https://www.jeffascough.com/

This was followed by a chance to try some shooting of the happy couple. In this case 2 models, a beautiful bride from Cyprus, and handsome groom from the East End of London. Unfortunately it seemed that it was easier to get to the venue from Cyprus, as the groom hadn’t arrived yet, and the bride had been left at the altar. One of the Canon reps had to stand in until the groom finally arrived.

The shoot experience was a little disappointing. We were given around 5-10 mins to shoot each of 3 poses. Unfortunately with a large gaggle of photographers jostling for a position directly in front of the couple, without much in the way of rotation. Additionally most of the space being taken up by one photographer with a large tripod blocking the view for others and constantly complaining about being rushed and ‘ there’s not enough time do this properly’. The irony was not lost on the others - wonder how the client would feel if the wedding photographer told the priest to slow down the ceremony !!

Overall, a very frustrating session, and only a few people able to catch a direct glance from the couple. Some efforts were made by Jeff to explain some posing recommendations, but it was not a situation that enabled one to explore and learn. Fortunately, I had caught the couple earlier and had a good chat with them beforehand about their work. Having muscled my way through, I was thus in a better position to catch their eyes and get some eye contact in my shots.

There followed a further talk by Jeff Ascough’s wife, who is also a wedding photographer. Though somewhat interesting and quirky, the impression was that much of her work was as Jeff’s 2nd shooter.

The most interesting session was a short critique and useful by Jeff of some PDI’s and prints that attendees had either brought with them or had taken during the day. Just prior to that he also demonstrated his techniques for post processing, particularly related to contrast adjustments for B&W images, The latter was very interesting, but again, far to quick to really absorb. It did however get me thinking about B&W imaging and the need to go back and re-read about Ansel Adams Zoning Systems.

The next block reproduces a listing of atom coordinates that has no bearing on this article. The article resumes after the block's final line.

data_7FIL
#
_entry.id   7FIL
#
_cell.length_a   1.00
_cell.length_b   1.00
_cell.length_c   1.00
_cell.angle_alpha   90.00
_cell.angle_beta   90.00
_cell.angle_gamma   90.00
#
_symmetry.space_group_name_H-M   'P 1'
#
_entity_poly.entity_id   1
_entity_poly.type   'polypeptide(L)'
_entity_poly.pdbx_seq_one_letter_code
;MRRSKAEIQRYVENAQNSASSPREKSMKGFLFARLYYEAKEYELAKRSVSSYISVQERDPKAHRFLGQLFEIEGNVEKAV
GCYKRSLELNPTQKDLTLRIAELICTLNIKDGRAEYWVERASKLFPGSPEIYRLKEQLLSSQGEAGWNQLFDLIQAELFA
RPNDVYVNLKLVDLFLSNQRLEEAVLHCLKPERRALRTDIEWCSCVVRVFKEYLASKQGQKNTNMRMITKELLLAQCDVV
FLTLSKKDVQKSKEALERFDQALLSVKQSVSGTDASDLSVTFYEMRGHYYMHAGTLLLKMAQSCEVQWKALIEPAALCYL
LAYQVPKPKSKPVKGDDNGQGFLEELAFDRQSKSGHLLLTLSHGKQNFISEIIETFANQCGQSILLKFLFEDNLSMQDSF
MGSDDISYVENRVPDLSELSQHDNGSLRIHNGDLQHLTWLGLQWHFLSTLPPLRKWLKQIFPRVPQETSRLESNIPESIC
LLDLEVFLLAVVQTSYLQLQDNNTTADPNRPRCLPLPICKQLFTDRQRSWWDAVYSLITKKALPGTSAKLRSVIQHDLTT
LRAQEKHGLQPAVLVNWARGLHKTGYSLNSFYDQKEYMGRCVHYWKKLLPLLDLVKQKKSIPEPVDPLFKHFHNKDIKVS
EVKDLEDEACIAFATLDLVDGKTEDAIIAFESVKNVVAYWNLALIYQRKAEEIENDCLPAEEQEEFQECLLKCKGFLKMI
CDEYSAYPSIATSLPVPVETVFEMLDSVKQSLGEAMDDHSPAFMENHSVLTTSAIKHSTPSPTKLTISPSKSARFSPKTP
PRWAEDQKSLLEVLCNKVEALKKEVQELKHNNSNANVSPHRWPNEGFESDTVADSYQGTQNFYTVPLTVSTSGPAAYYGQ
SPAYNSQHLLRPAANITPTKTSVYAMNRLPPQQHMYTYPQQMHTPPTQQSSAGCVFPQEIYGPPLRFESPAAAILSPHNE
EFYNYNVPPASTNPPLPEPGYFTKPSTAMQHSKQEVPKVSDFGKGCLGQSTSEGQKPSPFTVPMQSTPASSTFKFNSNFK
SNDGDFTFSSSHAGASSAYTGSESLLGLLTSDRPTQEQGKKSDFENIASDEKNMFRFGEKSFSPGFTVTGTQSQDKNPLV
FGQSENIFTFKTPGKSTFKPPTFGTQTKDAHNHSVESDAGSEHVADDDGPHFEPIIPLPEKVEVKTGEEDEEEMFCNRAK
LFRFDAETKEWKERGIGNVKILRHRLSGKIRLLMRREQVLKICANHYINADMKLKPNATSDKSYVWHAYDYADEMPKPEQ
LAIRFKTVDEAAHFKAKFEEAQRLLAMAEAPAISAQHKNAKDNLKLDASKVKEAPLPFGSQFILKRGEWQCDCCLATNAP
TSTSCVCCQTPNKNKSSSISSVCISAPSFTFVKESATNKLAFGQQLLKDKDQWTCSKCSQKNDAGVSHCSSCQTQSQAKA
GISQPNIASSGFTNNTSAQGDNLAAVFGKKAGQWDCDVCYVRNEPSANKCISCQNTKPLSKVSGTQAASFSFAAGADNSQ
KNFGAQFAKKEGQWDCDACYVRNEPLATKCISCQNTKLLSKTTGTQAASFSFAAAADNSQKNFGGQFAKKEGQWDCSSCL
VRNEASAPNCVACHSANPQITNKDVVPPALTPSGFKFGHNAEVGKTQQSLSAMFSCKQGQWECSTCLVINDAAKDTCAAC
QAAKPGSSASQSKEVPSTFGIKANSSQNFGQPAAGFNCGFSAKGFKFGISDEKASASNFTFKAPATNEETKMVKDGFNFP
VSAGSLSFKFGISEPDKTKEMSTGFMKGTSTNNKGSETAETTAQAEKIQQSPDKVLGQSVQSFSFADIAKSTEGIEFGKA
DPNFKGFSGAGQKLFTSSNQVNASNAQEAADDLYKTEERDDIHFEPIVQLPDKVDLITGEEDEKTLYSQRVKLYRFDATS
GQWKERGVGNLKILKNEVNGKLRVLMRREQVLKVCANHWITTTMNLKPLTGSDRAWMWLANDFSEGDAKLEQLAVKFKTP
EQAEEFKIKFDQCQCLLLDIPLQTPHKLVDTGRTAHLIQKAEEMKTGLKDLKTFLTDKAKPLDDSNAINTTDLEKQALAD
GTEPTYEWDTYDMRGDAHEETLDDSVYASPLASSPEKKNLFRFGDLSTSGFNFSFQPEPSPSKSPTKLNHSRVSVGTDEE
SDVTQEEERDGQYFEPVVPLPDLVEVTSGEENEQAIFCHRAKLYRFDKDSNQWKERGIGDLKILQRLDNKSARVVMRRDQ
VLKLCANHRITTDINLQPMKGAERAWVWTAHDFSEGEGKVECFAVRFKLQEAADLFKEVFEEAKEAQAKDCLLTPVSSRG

The Manfrotto folks were present and had a range of tripods and LED lighting panels available to try. Myself and Andrew had a go trying the lights. These were pretty pricey continuous lighting (Croma and Lykos), so thought we’d have a go. Bit of a struggle to be honest, they seemed a little harder than I expected. But the situation was not ideal, and I'd love to spend more time with these lights. Here are a few shots of Andrew taken with the Manfrotto Lykos lighting system. Very pleased with these images overall.

Overall would say this was a great opportunity to try out some expensive pieces of kit .. I would estimate that if I were to buy all the things I tried, then it would cost me £4000 and that was without even including any bodies. As a technique learning experience, it was somewhat disappointing.

As Andrew spirited us away in his Jag, it was clearly not the end of the day’s trauma… we were treated to a tyre blowout on a dark avenue in the back waters of North Sussex. Fortunately, with 2 engineers on board, we eventually managed to get the car back on track and finally made it home. Relieved.

Coming soon : Canon Landscape, Astro and Light Painting Event !!

Credits :

Canon UK & Ireland : For hosting the Experience Event, and loaning of kit.

The Canon UK team.. including Raj, Sarah, Mediya

Jeff Ascough : Professional Wedding Photographer

Larry Clarke & Andrew Kemp for logistics, chauffeuring and company.